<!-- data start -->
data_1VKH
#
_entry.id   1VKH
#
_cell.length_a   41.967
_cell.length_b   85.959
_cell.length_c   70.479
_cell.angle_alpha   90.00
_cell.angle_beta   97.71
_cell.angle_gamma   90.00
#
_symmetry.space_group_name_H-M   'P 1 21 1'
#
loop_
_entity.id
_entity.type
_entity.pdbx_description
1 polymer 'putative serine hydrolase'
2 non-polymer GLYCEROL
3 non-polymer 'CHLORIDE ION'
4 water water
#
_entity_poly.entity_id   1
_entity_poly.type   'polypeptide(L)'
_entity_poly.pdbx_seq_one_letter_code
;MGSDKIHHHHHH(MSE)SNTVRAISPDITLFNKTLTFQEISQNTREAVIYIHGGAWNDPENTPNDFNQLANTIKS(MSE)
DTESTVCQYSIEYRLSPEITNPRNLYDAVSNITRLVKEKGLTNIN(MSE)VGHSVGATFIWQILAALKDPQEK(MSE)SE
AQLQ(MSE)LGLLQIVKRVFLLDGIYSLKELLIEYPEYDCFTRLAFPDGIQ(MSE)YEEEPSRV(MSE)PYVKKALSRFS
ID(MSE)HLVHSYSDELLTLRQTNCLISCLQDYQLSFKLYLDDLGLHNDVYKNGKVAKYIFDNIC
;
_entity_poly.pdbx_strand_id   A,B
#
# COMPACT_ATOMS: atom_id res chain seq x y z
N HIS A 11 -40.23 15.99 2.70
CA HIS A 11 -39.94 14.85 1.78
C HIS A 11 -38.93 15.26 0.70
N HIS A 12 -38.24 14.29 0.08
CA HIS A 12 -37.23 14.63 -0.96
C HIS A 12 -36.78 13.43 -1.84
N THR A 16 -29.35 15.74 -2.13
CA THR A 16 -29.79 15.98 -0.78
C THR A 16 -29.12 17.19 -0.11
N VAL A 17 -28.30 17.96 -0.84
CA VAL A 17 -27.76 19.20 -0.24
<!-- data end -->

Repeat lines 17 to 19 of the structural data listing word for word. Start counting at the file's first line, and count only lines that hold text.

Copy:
_entity.pdbx_description
1 polymer 'putative serine hydrolase'
2 non-polymer GLYCEROL